And it's amazing, the fitting takes really works very well,

produces this nice graph here,

this apparently noisy data with this crazy function.

And the fitting only takes three lines,

the three bold ones here.

Two lines to define the function and one line to do the fit.

The rest of that code is all about plotting and importing the data and anything else,

while generating it in this case actually.

Effectively, the set of routines in scipy is the modern implementation of

what's called MINPACK which was a Fortran set of

routines published by Jorge More in 1980,

and described in the book Numerical Recipes.

And it's absolutely astonishing how easy it is to do this stuff now.

When I was a student, we were used to reading this long difficult textbook.

Now, you just write one line in python.

Just as in Python,

in the R statistical programming language,

there's also a minimiser for doing non-linear least squares fitting of models to data.

So if you like R for looking at data,

you can also do all this stuff just as easily in R. So what I want you to do

now is write a Python code block to fit the Gaussian distribution shown here.

You'll need to give it a starting guess and we'll give you

the input data for the height distribution in the population.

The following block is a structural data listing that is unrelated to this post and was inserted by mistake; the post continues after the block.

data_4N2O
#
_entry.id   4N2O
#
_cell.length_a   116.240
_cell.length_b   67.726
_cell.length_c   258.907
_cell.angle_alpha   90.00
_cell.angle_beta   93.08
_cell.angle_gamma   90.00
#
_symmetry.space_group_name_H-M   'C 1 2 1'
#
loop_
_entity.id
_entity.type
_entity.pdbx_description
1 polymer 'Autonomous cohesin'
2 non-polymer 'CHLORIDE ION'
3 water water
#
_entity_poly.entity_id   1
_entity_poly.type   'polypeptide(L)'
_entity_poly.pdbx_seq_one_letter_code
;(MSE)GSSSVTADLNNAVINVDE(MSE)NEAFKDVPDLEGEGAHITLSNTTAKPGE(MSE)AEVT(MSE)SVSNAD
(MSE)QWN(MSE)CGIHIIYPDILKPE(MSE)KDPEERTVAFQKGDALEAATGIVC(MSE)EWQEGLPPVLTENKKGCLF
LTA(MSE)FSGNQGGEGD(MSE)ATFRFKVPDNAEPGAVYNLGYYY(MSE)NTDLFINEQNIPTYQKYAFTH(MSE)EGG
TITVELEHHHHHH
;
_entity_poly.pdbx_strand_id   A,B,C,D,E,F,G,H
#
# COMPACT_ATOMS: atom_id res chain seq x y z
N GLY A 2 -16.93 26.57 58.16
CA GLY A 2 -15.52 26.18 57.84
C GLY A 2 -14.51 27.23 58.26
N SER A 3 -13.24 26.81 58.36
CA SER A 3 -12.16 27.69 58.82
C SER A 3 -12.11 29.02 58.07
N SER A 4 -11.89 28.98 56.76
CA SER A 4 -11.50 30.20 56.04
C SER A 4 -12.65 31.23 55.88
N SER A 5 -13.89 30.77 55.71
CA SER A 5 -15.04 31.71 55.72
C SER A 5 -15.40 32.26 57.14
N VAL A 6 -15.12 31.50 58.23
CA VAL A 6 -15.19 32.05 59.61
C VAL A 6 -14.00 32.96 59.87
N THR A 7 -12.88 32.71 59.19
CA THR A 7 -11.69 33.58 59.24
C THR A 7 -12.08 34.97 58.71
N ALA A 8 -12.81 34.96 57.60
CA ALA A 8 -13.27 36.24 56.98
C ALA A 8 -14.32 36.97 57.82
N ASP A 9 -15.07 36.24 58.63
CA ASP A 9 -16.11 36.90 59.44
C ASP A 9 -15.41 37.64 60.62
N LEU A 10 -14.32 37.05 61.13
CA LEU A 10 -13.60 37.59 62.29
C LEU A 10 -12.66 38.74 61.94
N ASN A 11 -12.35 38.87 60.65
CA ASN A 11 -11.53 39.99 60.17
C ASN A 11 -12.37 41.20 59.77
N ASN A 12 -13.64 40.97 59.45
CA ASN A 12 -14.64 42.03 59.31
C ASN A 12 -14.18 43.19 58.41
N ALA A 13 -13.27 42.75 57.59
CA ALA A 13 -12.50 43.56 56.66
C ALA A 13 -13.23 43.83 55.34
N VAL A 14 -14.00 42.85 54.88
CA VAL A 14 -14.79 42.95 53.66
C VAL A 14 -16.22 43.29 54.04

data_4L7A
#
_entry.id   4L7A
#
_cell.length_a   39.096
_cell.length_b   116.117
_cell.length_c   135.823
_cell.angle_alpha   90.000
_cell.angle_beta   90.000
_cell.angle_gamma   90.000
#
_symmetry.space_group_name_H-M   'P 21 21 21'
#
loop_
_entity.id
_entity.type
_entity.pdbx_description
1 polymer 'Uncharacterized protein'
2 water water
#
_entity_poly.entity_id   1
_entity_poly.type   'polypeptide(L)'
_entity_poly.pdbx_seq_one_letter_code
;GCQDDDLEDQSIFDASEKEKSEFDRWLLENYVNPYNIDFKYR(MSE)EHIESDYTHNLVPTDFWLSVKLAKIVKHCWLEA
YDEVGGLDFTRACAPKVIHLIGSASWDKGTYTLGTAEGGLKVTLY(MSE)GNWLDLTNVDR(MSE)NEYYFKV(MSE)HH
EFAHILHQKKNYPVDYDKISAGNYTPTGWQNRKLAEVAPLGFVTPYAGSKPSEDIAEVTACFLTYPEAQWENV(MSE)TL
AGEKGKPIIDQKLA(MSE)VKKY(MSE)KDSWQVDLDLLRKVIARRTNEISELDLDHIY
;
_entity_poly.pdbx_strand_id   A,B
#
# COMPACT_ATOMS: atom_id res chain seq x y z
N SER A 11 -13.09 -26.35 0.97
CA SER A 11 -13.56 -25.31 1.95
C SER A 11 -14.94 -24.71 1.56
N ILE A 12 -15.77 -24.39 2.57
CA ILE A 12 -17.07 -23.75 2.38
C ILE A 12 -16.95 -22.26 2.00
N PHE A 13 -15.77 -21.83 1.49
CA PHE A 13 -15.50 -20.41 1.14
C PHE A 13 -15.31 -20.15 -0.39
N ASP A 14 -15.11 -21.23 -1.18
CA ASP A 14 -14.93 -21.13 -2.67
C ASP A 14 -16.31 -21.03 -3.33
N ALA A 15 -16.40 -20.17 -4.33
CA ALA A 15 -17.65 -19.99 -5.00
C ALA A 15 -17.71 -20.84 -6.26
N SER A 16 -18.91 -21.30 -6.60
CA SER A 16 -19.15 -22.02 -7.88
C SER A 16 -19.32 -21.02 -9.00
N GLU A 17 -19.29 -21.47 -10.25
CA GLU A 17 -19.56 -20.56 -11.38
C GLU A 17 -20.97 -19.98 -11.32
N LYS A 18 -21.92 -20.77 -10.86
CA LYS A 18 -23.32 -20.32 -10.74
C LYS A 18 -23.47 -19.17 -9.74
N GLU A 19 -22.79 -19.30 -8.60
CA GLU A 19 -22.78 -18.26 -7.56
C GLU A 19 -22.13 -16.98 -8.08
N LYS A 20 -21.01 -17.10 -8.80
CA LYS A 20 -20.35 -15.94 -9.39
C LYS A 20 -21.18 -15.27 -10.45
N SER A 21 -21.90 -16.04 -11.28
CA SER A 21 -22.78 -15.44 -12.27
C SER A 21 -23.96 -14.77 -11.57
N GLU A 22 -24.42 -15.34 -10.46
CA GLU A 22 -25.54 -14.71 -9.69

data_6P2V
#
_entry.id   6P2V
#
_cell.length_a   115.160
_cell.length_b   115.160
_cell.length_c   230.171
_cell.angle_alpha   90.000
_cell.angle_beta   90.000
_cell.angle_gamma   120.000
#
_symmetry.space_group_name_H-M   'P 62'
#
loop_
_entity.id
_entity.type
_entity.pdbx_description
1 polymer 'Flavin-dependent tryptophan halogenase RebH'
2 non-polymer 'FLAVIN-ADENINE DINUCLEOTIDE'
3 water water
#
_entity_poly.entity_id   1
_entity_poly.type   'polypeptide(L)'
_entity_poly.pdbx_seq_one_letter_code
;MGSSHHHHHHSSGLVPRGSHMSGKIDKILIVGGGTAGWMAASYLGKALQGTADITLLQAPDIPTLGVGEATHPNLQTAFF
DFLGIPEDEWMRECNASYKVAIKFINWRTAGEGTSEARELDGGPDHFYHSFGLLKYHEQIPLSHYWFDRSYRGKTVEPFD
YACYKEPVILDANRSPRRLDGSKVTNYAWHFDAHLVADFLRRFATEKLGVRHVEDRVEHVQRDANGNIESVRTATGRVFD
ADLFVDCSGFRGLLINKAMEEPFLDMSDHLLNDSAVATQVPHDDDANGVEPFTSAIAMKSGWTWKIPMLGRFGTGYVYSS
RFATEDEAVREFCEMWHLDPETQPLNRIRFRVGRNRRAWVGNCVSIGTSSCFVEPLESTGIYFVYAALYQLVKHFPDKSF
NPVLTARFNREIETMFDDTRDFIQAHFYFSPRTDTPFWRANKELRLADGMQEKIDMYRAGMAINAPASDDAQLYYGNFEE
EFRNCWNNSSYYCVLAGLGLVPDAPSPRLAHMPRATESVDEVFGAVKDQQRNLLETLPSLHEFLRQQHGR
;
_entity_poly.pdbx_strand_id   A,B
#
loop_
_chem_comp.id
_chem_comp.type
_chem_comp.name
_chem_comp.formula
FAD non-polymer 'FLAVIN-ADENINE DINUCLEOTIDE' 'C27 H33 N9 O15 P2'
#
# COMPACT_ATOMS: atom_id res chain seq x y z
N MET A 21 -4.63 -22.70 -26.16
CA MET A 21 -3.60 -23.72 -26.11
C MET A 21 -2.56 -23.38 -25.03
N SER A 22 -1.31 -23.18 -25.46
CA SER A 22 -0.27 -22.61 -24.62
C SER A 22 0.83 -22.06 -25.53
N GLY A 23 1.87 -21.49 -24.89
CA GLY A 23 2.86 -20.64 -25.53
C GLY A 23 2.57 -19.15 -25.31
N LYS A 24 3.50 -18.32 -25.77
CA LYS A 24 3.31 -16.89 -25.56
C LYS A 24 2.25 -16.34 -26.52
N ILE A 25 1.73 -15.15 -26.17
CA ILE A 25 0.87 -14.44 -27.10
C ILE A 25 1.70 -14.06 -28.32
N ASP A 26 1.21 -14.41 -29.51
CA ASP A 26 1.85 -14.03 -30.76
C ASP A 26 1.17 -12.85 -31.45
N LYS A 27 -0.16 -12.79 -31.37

This is the final height distribution dataset

that we've been talking about schematically all the way through these two courses.

And what you'll find is that the mean height B here is

about 178 centimeters and

the characteristic width for this distribution is about 11 centimeters.

That's parameter C in the equation here.

Now it's useful at this point to think about why we need to have the starting guess.

If we starting with a guess here for the mean of 100 centimeters,

the model curve wouldn't overlap with the data at all.

So when we did a little move to B,

we get no change,

and therefore the gradient of chi squared with respect to the mean B would be zero.

So, the algorithm wouldn't know what direction to go in.

We wouldn't get a sensible answer for the Jacobian or for grad.

And therefore, our algorithm wouldn't know where to go to find the minimum.

So in doing any of this data fixing it's vital to come up

with a good means for generating a starting guess.

Here it's easy, you pick the biggest value for instance.

Not coincidentally, it's also equally important to compare

the fit to the data and ask if you believe the final fit.

So, what we've done in this video

is we finished our little discussion of using vectors and

multivariate calculus together to help us

do optimisations of functions and to fit data to functions.

And it turns out in the end to be really easy computationally.

We can fit function in just a few lines of code in Python on Matlab or R.

But now, after all this work you understand

something of how those algorithms work under the hood,

and that means that hopefully you'll be much better off

figuring out how to fix them when they go wrong.

For instance where the Jacobian doesn't make any sense.

And also, you've got all the maths you need to

access the next course in this specialisation on machine learning.